It is sort of interesting Pasquel was offering Musial more per season than Williams, despite the fact Musial was getting paid less to begin with.
    It's not so surprising. Think of it from the player's point of view. MLB was very adamant that any player that jumps to the Mexican League will get suspended for five years. I doubt Stan wanted to risk his major league career like that.
    Strikeouts are boring! Besides that, they're fascist. Throw some ground balls - it's more democratic.-Crash Davis

  20. #20
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    Hey, Stan isn't that colorless -- he plays a mean harmonica!
    "Hey Mr. McGraw! Can I pitch to-day?"

  21. #21
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    His 1948 season may also be the best by a left fielder ever also.

    Ever hear of a couple fair left fielders named George Herman Ruth and Theodore Samuel Williams?

    I take nothing away from Musial, but the best season by a left fielder? Hardly.

    I saw Musial play in person numerous times at Wrigley Field. He was one of the few Cubs' opponents who I sincerely admired. Even though he broke my heart dozens of times with his hitting.

    Bob

  22. #22
    Quote Originally Posted by iPod View Post

    It is sort of interesting Pasquel was offering Musial more per season than Williams, despite the fact Musial was getting paid less to begin with.
    Plus, Pasquel could have played up the Mexican heritage angle.

  23. #23
    Quote Originally Posted by iPod View Post
    That's a crazy offer, jeez. Honestly, I'm surprised he did turn it down. I don't think I would have.

    This just reminded me about a passage from My Turn At Bat about Ted Williams' meeting with Pasquel.

    "I knew the moment I got in Pasquel's room I wasn't interested. The room was filled with smoke, his friends were puffing on those big Havana cigars, and there was Pasquel. He had diamonds all over him, diamonds on this finger and that finger, a big diamond stickpin. I mean, every one of them three- or four-carat diamonds, big diamonds. He absolutely glittered. And I'll never forget, when he talked he sprayed you. Nothing intentional, but he kind of spit his words out, and he sprayed you.

    He spoke good English, and I could see where he could make a fellow starry-eyed. He offered me $300,000 - a three year contract at $100,000 a year. I was making $40,000 with the Red Sox. I had some questions about how you would get your money in and out. I'd begun to hear things. (Getting their money proved to be a big problem for the guys who jumped. Mickey Owen told some hair-raising stories.) The thing is, it all seemed phony to me. I was on the verge of big money anyway, and the only team I wanted to play for was the Red Sox, so it was easy for me to say no."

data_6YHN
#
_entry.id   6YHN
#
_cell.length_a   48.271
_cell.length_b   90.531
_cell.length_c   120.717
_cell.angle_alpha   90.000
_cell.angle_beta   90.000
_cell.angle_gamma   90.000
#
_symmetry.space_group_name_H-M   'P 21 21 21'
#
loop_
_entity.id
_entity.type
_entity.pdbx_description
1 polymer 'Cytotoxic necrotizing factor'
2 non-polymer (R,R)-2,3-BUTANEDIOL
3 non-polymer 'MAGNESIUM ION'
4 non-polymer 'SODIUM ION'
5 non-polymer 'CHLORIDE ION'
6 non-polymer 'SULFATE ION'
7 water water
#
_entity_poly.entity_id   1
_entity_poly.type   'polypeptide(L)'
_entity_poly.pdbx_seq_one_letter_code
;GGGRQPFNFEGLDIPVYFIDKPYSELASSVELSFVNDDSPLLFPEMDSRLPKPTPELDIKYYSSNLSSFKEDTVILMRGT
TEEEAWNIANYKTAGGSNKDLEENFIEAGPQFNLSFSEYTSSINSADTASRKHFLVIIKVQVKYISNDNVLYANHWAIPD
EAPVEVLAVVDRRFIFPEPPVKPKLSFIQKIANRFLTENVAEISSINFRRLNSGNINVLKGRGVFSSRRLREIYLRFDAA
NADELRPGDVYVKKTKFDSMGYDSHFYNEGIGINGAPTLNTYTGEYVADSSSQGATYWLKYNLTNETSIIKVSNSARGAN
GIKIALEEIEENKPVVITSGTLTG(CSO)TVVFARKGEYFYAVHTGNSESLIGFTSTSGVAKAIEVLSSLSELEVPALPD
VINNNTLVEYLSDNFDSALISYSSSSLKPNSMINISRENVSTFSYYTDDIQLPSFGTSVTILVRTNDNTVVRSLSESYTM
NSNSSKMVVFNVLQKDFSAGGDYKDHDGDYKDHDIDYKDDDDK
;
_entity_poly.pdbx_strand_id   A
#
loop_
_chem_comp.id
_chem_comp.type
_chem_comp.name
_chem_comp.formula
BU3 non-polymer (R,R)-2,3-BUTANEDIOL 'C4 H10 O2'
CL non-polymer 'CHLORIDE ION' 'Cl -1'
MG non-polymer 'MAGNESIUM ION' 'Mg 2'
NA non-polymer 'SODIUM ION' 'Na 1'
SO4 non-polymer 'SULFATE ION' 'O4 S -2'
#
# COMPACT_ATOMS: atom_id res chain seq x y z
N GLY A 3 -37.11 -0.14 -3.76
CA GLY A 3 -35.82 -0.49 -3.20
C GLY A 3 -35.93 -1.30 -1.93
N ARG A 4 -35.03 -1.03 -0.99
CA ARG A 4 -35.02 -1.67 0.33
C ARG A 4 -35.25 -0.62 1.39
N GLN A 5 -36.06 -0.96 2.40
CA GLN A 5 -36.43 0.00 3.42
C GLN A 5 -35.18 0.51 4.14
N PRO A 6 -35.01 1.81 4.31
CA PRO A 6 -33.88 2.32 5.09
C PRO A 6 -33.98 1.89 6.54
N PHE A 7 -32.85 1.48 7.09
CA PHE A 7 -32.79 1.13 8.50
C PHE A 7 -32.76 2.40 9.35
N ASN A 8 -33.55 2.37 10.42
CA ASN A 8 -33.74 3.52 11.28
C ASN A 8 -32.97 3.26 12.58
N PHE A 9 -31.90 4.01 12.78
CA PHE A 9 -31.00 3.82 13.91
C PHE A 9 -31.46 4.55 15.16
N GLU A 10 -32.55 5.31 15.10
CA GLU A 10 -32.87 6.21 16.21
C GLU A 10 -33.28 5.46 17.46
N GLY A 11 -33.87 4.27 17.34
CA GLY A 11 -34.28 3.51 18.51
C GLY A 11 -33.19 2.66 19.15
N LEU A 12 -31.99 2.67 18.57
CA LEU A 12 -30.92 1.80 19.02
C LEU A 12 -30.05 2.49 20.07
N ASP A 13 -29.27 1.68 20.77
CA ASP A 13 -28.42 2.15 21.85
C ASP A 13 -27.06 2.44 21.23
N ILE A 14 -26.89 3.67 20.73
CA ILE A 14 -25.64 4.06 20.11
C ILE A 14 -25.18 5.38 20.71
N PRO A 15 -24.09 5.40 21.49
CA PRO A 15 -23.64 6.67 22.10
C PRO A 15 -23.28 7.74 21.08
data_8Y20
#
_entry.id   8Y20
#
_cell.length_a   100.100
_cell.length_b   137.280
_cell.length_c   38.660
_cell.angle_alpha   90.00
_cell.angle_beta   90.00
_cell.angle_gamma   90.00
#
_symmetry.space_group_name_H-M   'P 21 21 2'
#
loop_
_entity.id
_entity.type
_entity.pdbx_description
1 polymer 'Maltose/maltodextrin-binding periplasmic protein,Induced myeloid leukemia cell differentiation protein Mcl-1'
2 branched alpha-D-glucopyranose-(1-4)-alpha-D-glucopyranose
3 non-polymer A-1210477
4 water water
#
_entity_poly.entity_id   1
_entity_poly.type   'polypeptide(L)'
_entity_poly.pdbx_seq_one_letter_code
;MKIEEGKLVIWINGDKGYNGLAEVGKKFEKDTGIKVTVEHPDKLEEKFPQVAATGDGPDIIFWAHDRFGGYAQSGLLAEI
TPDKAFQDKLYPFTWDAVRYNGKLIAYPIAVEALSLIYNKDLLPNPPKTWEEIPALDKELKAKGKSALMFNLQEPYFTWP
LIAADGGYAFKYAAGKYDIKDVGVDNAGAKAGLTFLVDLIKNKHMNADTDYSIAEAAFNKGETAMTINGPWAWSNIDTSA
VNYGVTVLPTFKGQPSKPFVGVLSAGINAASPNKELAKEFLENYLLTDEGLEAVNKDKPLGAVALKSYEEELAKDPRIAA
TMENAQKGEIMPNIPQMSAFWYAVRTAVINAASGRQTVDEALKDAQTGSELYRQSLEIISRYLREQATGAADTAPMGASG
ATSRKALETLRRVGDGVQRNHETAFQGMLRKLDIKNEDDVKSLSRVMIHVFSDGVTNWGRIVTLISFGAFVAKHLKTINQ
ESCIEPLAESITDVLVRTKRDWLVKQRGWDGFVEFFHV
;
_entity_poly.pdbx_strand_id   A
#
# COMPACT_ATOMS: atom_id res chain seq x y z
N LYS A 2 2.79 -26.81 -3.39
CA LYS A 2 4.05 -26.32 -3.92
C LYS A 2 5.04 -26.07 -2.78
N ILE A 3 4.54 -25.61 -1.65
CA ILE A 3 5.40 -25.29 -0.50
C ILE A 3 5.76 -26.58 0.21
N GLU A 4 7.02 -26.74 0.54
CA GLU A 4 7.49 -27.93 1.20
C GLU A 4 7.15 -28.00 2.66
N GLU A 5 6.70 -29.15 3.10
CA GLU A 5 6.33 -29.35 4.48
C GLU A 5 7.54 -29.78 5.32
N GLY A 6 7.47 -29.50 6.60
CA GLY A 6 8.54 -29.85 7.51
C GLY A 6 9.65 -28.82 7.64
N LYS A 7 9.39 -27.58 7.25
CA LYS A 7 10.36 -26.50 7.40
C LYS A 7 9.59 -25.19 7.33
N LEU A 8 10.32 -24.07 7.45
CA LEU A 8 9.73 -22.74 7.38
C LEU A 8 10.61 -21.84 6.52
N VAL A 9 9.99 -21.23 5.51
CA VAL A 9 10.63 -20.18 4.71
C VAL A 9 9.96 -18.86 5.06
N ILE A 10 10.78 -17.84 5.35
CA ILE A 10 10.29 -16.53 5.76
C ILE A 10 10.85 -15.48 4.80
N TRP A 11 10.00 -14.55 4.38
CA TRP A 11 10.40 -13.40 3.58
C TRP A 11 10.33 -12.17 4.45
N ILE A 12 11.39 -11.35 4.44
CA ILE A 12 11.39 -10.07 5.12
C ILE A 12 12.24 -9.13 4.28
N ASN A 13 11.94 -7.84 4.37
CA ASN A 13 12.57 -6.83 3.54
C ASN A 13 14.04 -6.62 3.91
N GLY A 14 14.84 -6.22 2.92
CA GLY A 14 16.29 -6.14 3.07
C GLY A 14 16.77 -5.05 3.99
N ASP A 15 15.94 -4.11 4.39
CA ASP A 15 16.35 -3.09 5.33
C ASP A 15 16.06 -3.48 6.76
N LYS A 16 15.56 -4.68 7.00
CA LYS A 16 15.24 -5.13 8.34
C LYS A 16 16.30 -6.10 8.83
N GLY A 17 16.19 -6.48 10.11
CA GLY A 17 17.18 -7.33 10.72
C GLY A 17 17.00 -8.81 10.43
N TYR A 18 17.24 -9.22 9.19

It is sort of interesting Pasquel was offering Musial more per season than Williams, despite the fact Musial was getting paid less to begin with.

    I think the (five) Pasquel Brothers did successfully raid the Big Leagues for 23 players. Hornsby quit in '44 after hitting a grand slam, and being told not to do that 'cause it was [regarded] bad for business. A major lawsuit spun out of the Mickey Owen fiasco. Time magazine called it Owen's "biggest error since his dropped third strike ... to lose the '41 World Series for the Dodgers." Pretty rough editorial, I thought.

    It certainly wouldn't haven't suited Williams temperament and lifestyle. And his Mom might have showed up at even more games. Not to mention the superior fishing was North of the Border.

    Ringleader Jorge Pasquel pictured below. He had six Lincolns and a private haberdashery in his mansion.

    Attached Images Attached Images
    Last edited by TRfromBR; 07-12-2007 at 11:23 PM.

  24. #24
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    He wasn't all that interesting...he just played well for a long time. He never did anything that historic, he didn't break the HRs or hits record, he played the game because he liked it. I mean he was a great player, but not a very interesting one. He never had any ideas on hitting or anything like Williams or Cobb did. He was never as stylish as DiMaggio was, he didn't go to war so there isn't the "what could have been" angle...his best seasons came during WW2 so alot of people knock him for that.

  25. #25
    Quote Originally Posted by bluezebra View Post

    I take nothing away from Musial, but the best season by a left fielder? Hardly.
    Considering Musial's competition and his dominance over said competition, his 1948 season stacks up with any of that of either Williams or Ruth.